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Int J Clin Exp Pathol. 2013; 6(8): 1665–1670.
Published online 2013 July 15.
PMCID: PMC3726984

Urethral adenocarcinoma associated with intestinal-type metaplasia, case report and literature review


The presence of glandular epithelium in urinary tract biopsies poses a diagnostic challenge. Intestinal metaplasia of the urethra may be seen in many congenital, iatrogenic, and reactive conditions, as well as in association with malignant conditions such as urethral adenocarcinoma. We present a case of a 61 year-old woman presenting with microscopic hematuria. Successive biopsies showed glandular epithelium with focal atypia in close association with inflammation, but no overt malignancy. Only on surgical resection was the associated high grade adenocarcinoma revealed. When intestinal-type mucosa is present within a urinary tract biopsy, associated malignancy may be present only focally. Thorough sampling and consideration of the differential diagnosis is imperative.

Keywords: Urethral adenocarcinoma, intestinal metaplasia


Development of intestinal-type mucosa as a metaplastic response is a well-described phenomenon in sites such as the esophagus. Rarely, metaplastic intestinal-type mucosa may also be seen in the urinary tract. This is particularly true in the bladder, where glandular mucosa may be seen in the benign reactive condition cystitis glandularis [1]. Glandular cells may also represent a primary or metastatic malignancy, and merit careful inspection for atypical features. This diagnostic dilemma is even greater when intestinal-type epithelium is seen in less common locations, such as the urethra. We report the case of a urethral biopsy containing areas of intestinal-type glandular tissue, which on resection proved to be associated with high-grade urethral adenocarcinoma.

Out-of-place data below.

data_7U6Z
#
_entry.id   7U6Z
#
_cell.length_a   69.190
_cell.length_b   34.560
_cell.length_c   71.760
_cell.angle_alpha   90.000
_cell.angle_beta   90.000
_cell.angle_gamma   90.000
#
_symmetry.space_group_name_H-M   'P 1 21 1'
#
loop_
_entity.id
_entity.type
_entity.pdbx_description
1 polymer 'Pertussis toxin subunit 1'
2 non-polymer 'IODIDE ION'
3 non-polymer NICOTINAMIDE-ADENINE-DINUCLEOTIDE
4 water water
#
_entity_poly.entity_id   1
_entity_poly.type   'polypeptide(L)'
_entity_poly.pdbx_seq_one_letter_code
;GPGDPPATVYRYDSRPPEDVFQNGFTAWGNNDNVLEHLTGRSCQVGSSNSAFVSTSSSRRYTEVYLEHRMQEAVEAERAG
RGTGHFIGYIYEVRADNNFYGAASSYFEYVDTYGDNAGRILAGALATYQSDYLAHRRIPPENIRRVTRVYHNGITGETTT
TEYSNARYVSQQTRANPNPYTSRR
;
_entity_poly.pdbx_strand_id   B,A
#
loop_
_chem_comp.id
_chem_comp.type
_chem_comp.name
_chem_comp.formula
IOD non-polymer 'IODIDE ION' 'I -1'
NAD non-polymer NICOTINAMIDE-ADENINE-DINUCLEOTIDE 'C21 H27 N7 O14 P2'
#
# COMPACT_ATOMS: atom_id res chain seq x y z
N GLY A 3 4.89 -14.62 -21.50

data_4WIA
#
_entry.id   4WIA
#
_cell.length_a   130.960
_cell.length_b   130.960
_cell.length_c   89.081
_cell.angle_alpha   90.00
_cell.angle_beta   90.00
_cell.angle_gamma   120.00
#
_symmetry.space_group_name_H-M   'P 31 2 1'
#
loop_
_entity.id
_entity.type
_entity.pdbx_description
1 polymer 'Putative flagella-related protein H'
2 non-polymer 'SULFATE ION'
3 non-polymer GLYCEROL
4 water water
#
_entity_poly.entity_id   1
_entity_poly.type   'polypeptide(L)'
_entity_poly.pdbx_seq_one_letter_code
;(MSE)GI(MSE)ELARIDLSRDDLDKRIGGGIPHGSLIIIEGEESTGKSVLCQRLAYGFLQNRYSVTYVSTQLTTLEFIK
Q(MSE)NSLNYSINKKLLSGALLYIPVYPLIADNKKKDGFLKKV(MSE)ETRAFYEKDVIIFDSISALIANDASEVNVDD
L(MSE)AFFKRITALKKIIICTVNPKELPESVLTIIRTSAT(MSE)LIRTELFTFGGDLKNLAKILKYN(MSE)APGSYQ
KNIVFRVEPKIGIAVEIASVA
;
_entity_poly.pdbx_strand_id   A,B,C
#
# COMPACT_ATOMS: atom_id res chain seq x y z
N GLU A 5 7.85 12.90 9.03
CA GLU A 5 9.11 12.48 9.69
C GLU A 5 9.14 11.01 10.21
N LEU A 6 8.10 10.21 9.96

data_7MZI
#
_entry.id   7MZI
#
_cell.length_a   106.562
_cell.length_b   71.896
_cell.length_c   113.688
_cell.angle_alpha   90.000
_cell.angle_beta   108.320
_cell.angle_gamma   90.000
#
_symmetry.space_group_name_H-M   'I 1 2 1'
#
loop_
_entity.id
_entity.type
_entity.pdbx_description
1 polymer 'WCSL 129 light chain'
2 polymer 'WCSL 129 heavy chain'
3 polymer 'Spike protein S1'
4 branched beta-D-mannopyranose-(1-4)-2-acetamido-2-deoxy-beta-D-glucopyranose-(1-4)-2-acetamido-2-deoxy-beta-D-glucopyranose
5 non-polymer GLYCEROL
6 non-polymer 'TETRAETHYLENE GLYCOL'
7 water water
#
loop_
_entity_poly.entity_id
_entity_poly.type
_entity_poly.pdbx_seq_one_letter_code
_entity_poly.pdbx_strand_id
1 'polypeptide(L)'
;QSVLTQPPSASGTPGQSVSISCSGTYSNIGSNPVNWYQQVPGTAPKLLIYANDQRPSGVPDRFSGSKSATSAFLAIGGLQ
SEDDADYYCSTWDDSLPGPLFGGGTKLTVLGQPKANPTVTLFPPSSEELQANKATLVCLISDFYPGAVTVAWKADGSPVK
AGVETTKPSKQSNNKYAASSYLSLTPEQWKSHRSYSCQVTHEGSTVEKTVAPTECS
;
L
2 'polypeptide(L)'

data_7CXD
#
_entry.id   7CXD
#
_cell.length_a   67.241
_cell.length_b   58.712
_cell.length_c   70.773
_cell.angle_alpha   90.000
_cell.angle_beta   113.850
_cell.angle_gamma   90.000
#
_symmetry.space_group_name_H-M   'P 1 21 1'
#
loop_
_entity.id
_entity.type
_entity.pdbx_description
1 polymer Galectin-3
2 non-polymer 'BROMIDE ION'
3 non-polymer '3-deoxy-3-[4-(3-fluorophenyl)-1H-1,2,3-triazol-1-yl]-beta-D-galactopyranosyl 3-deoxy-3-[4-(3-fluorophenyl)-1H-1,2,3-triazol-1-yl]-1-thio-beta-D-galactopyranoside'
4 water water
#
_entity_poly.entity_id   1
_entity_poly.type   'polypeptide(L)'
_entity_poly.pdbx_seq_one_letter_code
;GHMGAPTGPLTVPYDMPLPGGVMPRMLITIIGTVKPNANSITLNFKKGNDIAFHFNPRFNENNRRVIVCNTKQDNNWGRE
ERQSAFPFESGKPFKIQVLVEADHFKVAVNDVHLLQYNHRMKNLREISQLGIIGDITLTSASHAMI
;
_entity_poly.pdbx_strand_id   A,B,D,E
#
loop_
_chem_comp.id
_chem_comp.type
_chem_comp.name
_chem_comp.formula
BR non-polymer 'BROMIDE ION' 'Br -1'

Clinical presentation

A 61 year-old woman was found to have microscopic hematuria on routine medical examination. Cystoscopic work-up revealed a ragged, red lesion on the anterior mid-urethra. Biopsies from this area were sent for histopathologic examination. After an unremarkable CT scan of the pelvis, a repeat biopsy was performed with similar findings. Transurethral resection six months later showed high grade urethral adenocarcinoma.